Borrowing from Teenage Engineering’s visual DNA, the PocketMan P1 has a metal-first design language that oozes sleekness along with industrial details like exposed screws. Ergonomics be damned, the PocketMan P1 is a console for your eyes and your soul. Its design sports all the controls you need, featuring a D-pad, action buttons, multiple joysticks, and even four shoulder buttons. From the looks of its interface, it probably houses a black and white screen that eschews fancy graphics for a hardcore retro experience, and there’s even support for ‘apps’.
Designer: Grzegorz Rozwadowski (Twig Studio)
Functionally, the PocketMan P1 follows the vertical handheld style of the Game Boy Classic (with a monochrome display to match). Unlike the GB Classic, this console boasts an all-metal design with a seemingly edge-to-edge display, tight corners, industrial detailing, and a slick form factor that tapers off at the screen; effectively giving you a chunky console that’s nice to hold in your palms, but doesn’t have a hefty upper half that would throw its center of gravity out of whack. The product’s cyberpunk-ish design feels highly sophisticated, elevating the status of a game console to something that’s more than just a ‘toy’.
The PocketMan P1 comes with all the bells and whistles of a great controller. It’s got every conceivable control apart from probably a touchscreen (though I wouldn’t be surprised if it did). There’s a USB-C port on the bottom alongside a 3.5mm aux jack for headphones. Strangely enough, the console has card readers on both the left as well as the right side, presumably allowing you to load multiple cards with different games.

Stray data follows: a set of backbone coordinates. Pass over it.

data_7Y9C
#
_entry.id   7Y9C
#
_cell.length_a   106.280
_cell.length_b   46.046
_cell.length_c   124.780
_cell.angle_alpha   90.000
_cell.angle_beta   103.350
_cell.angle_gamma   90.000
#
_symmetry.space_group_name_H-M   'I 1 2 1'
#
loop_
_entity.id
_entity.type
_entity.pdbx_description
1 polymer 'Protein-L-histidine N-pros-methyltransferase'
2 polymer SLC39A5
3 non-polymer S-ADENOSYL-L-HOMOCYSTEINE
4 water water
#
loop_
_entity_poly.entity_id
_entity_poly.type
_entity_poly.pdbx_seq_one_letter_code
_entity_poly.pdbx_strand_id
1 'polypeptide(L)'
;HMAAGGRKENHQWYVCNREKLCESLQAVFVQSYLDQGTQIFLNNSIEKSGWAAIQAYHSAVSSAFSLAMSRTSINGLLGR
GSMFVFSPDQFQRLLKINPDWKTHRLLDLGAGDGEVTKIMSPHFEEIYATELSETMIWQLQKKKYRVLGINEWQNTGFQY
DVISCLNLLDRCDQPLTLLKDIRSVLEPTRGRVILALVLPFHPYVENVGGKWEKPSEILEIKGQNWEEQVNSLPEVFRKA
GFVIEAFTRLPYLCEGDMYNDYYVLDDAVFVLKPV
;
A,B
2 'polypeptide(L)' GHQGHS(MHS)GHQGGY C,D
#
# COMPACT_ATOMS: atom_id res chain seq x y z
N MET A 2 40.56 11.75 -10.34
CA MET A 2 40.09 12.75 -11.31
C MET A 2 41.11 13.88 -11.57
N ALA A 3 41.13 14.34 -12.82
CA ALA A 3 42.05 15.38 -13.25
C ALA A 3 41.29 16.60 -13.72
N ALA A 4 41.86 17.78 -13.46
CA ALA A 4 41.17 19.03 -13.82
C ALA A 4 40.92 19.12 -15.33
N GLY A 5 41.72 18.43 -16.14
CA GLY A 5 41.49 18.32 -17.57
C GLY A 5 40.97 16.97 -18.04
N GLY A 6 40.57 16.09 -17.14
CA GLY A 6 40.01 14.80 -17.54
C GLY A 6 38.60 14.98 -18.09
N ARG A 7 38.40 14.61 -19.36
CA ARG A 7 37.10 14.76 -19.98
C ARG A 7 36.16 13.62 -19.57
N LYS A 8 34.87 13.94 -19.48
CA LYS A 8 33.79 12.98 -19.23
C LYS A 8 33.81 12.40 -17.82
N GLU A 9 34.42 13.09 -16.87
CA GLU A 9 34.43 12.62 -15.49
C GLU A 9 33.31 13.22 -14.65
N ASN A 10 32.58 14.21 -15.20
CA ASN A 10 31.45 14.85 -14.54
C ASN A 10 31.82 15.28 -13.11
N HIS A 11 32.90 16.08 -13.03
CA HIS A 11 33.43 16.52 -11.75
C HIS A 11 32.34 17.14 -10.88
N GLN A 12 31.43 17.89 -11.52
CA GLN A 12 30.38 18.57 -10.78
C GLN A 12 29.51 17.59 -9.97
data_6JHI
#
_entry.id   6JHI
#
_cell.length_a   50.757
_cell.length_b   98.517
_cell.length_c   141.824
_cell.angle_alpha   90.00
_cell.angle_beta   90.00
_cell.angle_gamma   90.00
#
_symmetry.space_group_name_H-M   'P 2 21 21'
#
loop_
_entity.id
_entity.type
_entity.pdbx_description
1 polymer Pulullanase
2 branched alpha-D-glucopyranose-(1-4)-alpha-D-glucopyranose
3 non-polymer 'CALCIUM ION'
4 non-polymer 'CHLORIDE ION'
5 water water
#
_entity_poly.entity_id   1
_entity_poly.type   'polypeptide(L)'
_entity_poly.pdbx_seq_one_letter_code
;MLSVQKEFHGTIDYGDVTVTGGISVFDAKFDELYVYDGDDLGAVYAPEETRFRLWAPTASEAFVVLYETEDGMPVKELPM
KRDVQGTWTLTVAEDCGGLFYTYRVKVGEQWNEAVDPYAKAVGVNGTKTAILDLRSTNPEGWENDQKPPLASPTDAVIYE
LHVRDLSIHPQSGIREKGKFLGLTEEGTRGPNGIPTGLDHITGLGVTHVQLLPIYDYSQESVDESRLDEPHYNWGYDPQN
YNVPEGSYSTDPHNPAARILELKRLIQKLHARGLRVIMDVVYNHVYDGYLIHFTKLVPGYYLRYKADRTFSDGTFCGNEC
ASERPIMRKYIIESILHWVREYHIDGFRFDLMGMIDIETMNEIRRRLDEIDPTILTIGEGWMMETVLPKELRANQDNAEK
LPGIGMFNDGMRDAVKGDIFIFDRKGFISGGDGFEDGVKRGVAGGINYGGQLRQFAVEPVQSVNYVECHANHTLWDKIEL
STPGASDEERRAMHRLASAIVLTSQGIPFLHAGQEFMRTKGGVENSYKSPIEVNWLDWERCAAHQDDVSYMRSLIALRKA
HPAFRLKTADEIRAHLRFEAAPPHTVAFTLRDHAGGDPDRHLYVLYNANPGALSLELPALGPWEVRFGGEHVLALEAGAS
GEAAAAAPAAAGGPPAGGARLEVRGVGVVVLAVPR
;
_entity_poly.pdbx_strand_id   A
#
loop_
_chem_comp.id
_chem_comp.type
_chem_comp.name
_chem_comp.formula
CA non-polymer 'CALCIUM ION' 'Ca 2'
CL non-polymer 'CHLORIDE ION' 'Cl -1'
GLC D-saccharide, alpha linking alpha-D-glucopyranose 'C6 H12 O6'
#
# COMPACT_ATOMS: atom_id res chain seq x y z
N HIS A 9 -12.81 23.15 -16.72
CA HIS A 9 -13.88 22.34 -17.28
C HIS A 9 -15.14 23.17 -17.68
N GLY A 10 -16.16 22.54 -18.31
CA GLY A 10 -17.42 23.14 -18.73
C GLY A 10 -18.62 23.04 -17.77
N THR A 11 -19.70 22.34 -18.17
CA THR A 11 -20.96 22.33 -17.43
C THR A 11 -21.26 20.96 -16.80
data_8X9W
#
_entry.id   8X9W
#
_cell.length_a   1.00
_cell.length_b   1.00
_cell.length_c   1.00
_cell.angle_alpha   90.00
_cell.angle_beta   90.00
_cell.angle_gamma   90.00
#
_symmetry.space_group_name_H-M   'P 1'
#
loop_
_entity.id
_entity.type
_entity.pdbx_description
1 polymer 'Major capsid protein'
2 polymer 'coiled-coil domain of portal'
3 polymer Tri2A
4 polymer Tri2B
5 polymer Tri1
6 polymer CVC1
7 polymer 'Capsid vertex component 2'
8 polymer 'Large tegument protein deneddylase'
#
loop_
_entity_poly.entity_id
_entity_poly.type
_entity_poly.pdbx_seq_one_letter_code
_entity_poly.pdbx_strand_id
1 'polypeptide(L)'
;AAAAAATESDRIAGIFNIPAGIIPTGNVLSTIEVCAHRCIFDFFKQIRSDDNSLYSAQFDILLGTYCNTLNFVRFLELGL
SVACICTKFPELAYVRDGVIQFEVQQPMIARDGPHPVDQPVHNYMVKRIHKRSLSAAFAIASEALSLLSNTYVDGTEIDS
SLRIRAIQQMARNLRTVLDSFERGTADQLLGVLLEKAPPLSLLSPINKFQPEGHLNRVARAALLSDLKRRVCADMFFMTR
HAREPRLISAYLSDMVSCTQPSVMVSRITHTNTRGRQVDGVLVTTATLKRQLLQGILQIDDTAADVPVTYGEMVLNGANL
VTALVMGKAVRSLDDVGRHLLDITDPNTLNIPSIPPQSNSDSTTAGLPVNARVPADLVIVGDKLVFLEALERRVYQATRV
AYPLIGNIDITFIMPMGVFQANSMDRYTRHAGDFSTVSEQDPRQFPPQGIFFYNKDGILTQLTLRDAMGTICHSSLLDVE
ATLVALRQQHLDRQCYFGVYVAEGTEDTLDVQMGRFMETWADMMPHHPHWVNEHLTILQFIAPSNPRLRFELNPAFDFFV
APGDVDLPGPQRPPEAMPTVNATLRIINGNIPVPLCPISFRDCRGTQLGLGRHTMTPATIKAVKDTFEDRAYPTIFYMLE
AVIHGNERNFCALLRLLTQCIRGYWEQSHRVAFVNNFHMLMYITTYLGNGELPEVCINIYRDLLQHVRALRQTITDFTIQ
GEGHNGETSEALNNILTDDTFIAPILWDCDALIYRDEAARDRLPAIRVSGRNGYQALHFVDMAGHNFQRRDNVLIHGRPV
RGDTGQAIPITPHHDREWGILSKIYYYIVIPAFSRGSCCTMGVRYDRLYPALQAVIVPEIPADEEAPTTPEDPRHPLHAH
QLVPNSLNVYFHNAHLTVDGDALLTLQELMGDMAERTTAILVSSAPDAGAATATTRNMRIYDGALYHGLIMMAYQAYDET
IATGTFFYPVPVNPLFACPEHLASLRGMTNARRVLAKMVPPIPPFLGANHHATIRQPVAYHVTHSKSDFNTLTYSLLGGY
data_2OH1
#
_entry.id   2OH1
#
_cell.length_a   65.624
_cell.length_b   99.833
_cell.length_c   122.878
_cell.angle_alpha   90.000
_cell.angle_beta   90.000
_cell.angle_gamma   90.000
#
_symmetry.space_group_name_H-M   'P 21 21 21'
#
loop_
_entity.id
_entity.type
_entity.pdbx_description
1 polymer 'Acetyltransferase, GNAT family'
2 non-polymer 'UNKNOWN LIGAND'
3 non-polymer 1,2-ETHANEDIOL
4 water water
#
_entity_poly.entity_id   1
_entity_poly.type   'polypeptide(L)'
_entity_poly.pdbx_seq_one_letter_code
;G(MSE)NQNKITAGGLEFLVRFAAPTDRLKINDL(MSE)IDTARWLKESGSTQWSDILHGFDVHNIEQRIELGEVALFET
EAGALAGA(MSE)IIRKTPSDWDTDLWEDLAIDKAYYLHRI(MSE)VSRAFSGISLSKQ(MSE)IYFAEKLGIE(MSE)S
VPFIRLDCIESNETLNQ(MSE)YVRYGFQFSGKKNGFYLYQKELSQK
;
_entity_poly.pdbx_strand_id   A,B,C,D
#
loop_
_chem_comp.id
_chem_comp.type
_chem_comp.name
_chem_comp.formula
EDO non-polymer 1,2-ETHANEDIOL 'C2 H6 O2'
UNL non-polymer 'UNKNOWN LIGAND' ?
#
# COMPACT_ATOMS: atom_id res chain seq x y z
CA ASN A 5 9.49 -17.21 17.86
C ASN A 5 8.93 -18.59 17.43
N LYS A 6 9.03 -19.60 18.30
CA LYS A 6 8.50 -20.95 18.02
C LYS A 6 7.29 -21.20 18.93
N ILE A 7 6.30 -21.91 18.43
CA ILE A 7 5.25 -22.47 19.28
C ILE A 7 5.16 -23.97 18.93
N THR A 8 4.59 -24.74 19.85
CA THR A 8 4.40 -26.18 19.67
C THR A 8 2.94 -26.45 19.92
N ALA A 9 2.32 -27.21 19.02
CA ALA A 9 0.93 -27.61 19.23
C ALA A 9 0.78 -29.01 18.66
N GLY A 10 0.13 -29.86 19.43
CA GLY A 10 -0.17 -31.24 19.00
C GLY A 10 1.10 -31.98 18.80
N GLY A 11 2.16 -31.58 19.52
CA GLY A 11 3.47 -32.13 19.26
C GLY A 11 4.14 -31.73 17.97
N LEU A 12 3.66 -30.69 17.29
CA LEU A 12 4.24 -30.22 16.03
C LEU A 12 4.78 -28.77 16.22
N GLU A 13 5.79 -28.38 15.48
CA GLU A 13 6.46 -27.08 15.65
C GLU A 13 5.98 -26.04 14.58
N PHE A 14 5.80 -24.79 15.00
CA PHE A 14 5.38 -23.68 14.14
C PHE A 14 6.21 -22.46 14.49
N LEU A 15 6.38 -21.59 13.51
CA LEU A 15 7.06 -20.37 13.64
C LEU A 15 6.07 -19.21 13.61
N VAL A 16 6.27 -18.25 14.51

The controls on the PocketMan P1 resemble the kinds seen on modern handheld gaming devices, although the black-and-white screen definitely gives the console a retro touch. That being said, we don’t really know whether the P1 has an LED, LCD, or e-ink screen, so it’s entirely conceivable that the PocketMan P1 could be running a color display but with a black and white OS, helping keep its software as minimal-looking as its hardware. The presence of an Apps icon confirms the latter too, although without a traditional keyboard, it’s probably hinting at an App store or the ability to side-load different emulators to play your favorite games.
Although currently just a concept (yeah, I know), the P1 is a masterclass in minimalist metallic design. Its form language and detailing resemble some of Teenage Engineering’s handheld gadgets rather well (especially the TP-7 Field Recorder), and in doing so, rejects the idea that gaming hardware needs to be hyper-ergonomic and covered from head to toe in RGB lighting. The P1’s design language blends consumer tech’s aluminum obsession with great gaming hardware, creating a console with truly universal appeal… and with a ‘meant for serious gamers’ attitude.